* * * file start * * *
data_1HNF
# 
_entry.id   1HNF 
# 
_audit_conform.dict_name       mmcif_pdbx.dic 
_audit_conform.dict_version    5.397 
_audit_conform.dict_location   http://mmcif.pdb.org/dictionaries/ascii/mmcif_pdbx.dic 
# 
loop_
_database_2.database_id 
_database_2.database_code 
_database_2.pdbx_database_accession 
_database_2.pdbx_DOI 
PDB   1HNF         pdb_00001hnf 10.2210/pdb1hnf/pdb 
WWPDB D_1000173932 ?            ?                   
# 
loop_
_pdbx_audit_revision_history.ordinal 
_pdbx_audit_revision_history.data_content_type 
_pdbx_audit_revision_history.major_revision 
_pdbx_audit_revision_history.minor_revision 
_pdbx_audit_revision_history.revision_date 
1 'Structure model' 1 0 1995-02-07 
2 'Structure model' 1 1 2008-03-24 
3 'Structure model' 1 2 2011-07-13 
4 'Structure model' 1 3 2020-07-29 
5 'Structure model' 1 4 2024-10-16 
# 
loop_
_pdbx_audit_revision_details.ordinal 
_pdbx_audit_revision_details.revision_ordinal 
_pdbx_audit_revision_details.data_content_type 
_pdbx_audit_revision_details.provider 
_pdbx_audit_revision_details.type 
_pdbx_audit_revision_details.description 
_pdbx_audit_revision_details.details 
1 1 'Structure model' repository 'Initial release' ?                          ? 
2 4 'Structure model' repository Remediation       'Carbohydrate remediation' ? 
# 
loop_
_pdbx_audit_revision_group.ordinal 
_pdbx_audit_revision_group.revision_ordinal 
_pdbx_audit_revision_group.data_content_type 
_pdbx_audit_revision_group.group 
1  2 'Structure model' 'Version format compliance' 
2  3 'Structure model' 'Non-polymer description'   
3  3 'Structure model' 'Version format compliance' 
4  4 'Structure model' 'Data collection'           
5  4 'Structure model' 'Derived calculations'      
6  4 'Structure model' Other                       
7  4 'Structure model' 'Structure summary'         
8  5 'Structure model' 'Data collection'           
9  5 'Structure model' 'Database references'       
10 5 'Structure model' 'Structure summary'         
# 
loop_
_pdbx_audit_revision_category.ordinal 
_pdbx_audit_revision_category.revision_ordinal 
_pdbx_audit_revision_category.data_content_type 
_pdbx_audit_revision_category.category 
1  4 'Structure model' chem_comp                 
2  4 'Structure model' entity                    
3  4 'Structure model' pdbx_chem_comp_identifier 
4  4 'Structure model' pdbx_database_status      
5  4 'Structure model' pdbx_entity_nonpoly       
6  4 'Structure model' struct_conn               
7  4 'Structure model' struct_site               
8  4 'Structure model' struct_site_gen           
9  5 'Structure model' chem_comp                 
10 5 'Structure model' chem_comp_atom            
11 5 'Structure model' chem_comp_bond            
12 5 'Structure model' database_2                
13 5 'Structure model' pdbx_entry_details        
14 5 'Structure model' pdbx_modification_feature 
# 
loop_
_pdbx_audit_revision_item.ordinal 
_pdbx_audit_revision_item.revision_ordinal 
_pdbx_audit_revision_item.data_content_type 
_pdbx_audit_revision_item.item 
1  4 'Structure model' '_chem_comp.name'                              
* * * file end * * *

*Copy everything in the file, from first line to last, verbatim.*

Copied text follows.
data_1HNF
# 
_entry.id   1HNF 
# 
_audit_conform.dict_name       mmcif_pdbx.dic 
_audit_conform.dict_version    5.397 
_audit_conform.dict_location   http://mmcif.pdb.org/dictionaries/ascii/mmcif_pdbx.dic 
# 
loop_
_database_2.database_id 
_database_2.database_code 
_database_2.pdbx_database_accession 
_database_2.pdbx_DOI 
PDB   1HNF         pdb_00001hnf 10.2210/pdb1hnf/pdb 
WWPDB D_1000173932 ?            ?                   
# 
loop_
_pdbx_audit_revision_history.ordinal 
_pdbx_audit_revision_history.data_content_type 
_pdbx_audit_revision_history.major_revision 
_pdbx_audit_revision_history.minor_revision 
_pdbx_audit_revision_history.revision_date 
1 'Structure model' 1 0 1995-02-07 
2 'Structure model' 1 1 2008-03-24 
3 'Structure model' 1 2 2011-07-13 
4 'Structure model' 1 3 2020-07-29 
5 'Structure model' 1 4 2024-10-16 
# 
loop_
_pdbx_audit_revision_details.ordinal 
_pdbx_audit_revision_details.revision_ordinal 
_pdbx_audit_revision_details.data_content_type 
_pdbx_audit_revision_details.provider 
_pdbx_audit_revision_details.type 
_pdbx_audit_revision_details.description 
_pdbx_audit_revision_details.details 
1 1 'Structure model' repository 'Initial release' ?                          ? 
2 4 'Structure model' repository Remediation       'Carbohydrate remediation' ? 
# 
loop_
_pdbx_audit_revision_group.ordinal 
_pdbx_audit_revision_group.revision_ordinal 
_pdbx_audit_revision_group.data_content_type 
_pdbx_audit_revision_group.group 
1  2 'Structure model' 'Version format compliance' 
2  3 'Structure model' 'Non-polymer description'   
3  3 'Structure model' 'Version format compliance' 
4  4 'Structure model' 'Data collection'           
5  4 'Structure model' 'Derived calculations'      
6  4 'Structure model' Other                       
7  4 'Structure model' 'Structure summary'         
8  5 'Structure model' 'Data collection'           
9  5 'Structure model' 'Database references'       
10 5 'Structure model' 'Structure summary'         
# 
loop_
_pdbx_audit_revision_category.ordinal 
_pdbx_audit_revision_category.revision_ordinal 
_pdbx_audit_revision_category.data_content_type 
_pdbx_audit_revision_category.category 
1  4 'Structure model' chem_comp                 
2  4 'Structure model' entity                    
3  4 'Structure model' pdbx_chem_comp_identifier 
4  4 'Structure model' pdbx_database_status      
5  4 'Structure model' pdbx_entity_nonpoly       
6  4 'Structure model' struct_conn               
7  4 'Structure model' struct_site               
8  4 'Structure model' struct_site_gen           
9  5 'Structure model' chem_comp                 
10 5 'Structure model' chem_comp_atom            
11 5 'Structure model' chem_comp_bond            
12 5 'Structure model' database_2                
13 5 'Structure model' pdbx_entry_details        
14 5 'Structure model' pdbx_modification_feature 
# 
loop_
_pdbx_audit_revision_item.ordinal 
_pdbx_audit_revision_item.revision_ordinal 
_pdbx_audit_revision_item.data_content_type 
_pdbx_audit_revision_item.item 
1  4 'Structure model' '_chem_comp.name'                              